Pain in her hips was constant for gymnast Elena Corcoran.
She was in the middle of her sophomore year at the George Washington University and deep into competition season. She tried all kinds of therapies; even cortisone shots. Nothing changed until the defining moment she met Scott Faucett, MD, MS, Assistant Professor of Orthopaedic Surgery, and a hip and knee sports medicine surgeon at GW Hospital.
Dr. Faucett identified several problems in Elena’s hips. She had impingement, where extra bone had created lesions that were preventing the ball and socket from moving smoothly. Elena also had a torn labrum (cartilage along the rim of the hip socket), and she had a tendon snapping out of its groove in the pelvic bone.
Three days after finishing her gymnastics season on March 22, 2014, and in “major pain,” Elena was admitted to GW Hospital. Dr. Faucett performed surgery on her right hip, the most serious of the two. He removed the lesion, repaired the labrum and released the tendon by lengthening so that it could move more easily.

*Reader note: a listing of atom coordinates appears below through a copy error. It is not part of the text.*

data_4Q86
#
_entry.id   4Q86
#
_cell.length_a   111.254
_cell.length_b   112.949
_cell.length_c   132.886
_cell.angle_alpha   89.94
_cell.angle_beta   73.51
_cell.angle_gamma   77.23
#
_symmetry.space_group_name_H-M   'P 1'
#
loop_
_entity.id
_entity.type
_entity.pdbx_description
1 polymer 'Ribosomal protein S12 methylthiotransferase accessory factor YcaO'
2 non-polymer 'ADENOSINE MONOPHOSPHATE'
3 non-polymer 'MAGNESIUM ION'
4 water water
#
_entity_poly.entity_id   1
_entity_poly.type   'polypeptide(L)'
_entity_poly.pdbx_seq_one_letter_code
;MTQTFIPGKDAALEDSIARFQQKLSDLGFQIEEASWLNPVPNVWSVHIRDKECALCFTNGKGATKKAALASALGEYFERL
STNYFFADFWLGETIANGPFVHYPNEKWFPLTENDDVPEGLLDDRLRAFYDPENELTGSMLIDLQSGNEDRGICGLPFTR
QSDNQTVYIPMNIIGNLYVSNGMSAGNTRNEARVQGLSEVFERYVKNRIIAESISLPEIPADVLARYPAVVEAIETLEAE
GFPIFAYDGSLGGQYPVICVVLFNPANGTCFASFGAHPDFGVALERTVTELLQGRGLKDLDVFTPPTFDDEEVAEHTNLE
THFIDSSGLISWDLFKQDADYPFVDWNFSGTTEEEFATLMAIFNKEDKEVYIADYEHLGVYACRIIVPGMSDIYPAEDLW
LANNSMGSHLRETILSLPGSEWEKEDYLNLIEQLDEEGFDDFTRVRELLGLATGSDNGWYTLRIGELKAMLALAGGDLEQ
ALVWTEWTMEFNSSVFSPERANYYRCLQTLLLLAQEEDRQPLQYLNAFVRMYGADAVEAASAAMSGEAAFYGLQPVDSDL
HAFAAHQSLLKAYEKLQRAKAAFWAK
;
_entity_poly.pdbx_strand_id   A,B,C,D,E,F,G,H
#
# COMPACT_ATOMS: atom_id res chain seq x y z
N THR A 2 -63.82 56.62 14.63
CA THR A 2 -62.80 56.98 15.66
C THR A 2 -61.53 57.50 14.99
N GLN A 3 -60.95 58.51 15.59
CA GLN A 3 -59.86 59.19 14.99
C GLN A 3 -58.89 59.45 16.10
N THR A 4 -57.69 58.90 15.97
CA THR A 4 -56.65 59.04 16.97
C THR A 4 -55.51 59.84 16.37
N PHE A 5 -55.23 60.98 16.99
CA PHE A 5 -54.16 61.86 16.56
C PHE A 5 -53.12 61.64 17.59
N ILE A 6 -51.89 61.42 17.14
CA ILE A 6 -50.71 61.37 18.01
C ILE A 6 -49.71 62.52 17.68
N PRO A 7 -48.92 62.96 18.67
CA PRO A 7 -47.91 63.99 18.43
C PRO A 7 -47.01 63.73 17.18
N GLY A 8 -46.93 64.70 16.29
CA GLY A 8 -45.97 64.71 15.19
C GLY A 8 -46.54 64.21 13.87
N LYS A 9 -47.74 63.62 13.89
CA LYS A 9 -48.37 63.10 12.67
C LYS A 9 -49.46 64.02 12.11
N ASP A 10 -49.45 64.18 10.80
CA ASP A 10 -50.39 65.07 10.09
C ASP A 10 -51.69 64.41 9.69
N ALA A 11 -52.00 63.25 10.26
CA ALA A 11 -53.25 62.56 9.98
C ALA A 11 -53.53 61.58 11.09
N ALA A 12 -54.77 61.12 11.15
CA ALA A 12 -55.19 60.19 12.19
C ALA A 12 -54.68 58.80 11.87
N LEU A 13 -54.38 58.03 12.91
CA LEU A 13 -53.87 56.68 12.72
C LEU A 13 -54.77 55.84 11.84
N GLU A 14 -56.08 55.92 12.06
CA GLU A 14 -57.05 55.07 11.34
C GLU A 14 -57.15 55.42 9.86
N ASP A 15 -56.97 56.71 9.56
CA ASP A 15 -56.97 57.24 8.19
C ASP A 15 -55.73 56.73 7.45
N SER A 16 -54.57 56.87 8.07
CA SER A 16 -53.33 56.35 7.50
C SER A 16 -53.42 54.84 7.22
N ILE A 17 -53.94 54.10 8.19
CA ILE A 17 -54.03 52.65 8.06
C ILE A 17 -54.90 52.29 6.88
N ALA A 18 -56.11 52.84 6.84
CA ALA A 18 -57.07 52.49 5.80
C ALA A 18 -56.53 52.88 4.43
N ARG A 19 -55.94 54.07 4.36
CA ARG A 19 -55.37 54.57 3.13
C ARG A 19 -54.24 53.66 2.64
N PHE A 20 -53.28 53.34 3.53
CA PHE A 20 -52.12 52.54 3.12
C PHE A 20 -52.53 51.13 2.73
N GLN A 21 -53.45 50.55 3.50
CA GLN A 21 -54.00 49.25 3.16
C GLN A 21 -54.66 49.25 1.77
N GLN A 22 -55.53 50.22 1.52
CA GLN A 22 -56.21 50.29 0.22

“I loved Dr. Faucett,” says Elena. “I’ve seen a lot of doctors, and he is one of the best.”
After physical therapy, Elena was “fully functional” by September, and she went on to win numerous awards during her last two years of competition, including the team’s rst East Atlantic Gymnastic League Championship.
Dr. Faucett explains that success is the result of an entire team of specialists, including surgeons, physical therapists, radiologists and nurses. “These patients are very active, doing what they love. You can’t just say, ‘stop doing it,’” says Dr. Faucett. “Being able to get them back to a high level of activity – especially with the speed at which they move – is a testament to the procedure and the team’s understanding of the conditions.”